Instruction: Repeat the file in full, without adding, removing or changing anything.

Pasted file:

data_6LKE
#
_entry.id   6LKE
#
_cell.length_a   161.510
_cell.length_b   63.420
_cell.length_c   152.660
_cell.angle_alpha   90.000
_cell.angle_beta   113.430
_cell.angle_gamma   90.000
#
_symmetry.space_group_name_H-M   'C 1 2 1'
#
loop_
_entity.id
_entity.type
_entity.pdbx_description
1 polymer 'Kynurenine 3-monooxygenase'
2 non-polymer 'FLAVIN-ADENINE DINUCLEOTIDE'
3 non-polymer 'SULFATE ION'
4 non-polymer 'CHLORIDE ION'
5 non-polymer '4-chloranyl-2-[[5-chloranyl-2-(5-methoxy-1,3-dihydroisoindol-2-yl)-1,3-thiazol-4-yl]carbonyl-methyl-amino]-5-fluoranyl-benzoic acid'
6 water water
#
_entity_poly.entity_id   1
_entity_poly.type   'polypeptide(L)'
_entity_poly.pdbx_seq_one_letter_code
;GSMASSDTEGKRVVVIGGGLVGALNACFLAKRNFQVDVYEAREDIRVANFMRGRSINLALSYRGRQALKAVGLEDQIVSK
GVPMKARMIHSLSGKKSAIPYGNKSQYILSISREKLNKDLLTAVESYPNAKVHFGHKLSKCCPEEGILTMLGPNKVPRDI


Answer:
data_6LKE
#
_entry.id   6LKE
#
_cell.length_a   161.510
_cell.length_b   63.420
_cell.length_c   152.660
_cell.angle_alpha   90.000
_cell.angle_beta   113.430
_cell.angle_gamma   90.000
#
_symmetry.space_group_name_H-M   'C 1 2 1'
#
loop_
_entity.id
_entity.type
_entity.pdbx_description
1 polymer 'Kynurenine 3-monooxygenase'
2 non-polymer 'FLAVIN-ADENINE DINUCLEOTIDE'
3 non-polymer 'SULFATE ION'
4 non-polymer 'CHLORIDE ION'
5 non-polymer '4-chloranyl-2-[[5-chloranyl-2-(5-methoxy-1,3-dihydroisoindol-2-yl)-1,3-thiazol-4-yl]carbonyl-methyl-amino]-5-fluoranyl-benzoic acid'
6 water water
#
_entity_poly.entity_id   1
_entity_poly.type   'polypeptide(L)'
_entity_poly.pdbx_seq_one_letter_code
;GSMASSDTEGKRVVVIGGGLVGALNACFLAKRNFQVDVYEAREDIRVANFMRGRSINLALSYRGRQALKAVGLEDQIVSK
GVPMKARMIHSLSGKKSAIPYGNKSQYILSISREKLNKDLLTAVESYPNAKVHFGHKLSKCCPEEGILTMLGPNKVPRDI